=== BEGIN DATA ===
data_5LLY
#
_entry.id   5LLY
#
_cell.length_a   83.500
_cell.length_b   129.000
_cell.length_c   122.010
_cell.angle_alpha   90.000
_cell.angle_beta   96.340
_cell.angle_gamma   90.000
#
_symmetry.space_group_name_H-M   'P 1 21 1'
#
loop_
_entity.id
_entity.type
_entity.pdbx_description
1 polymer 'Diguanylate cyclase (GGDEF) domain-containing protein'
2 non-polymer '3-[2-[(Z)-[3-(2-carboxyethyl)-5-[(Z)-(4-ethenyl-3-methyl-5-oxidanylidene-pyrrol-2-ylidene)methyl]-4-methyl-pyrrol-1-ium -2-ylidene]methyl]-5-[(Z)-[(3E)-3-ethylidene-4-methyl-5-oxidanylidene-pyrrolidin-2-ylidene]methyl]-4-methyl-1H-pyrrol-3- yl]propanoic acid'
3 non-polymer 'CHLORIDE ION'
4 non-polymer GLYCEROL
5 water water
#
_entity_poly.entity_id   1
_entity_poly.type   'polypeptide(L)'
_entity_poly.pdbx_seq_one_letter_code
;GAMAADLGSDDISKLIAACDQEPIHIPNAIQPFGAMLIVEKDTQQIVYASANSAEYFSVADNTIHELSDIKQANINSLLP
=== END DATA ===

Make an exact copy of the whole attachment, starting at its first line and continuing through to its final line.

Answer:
data_5LLY
#
_entry.id   5LLY
#
_cell.length_a   83.500
_cell.length_b   129.000
_cell.length_c   122.010
_cell.angle_alpha   90.000
_cell.angle_beta   96.340
_cell.angle_gamma   90.000
#
_symmetry.space_group_name_H-M   'P 1 21 1'
#
loop_
_entity.id
_entity.type
_entity.pdbx_description
1 polymer 'Diguanylate cyclase (GGDEF) domain-containing protein'
2 non-polymer '3-[2-[(Z)-[3-(2-carboxyethyl)-5-[(Z)-(4-ethenyl-3-methyl-5-oxidanylidene-pyrrol-2-ylidene)methyl]-4-methyl-pyrrol-1-ium -2-ylidene]methyl]-5-[(Z)-[(3E)-3-ethylidene-4-methyl-5-oxidanylidene-pyrrolidin-2-ylidene]methyl]-4-methyl-1H-pyrrol-3- yl]propanoic acid'
3 non-polymer 'CHLORIDE ION'
4 non-polymer GLYCEROL
5 water water
#
_entity_poly.entity_id   1
_entity_poly.type   'polypeptide(L)'
_entity_poly.pdbx_seq_one_letter_code
;GAMAADLGSDDISKLIAACDQEPIHIPNAIQPFGAMLIVEKDTQQIVYASANSAEYFSVADNTIHELSDIKQANINSLLP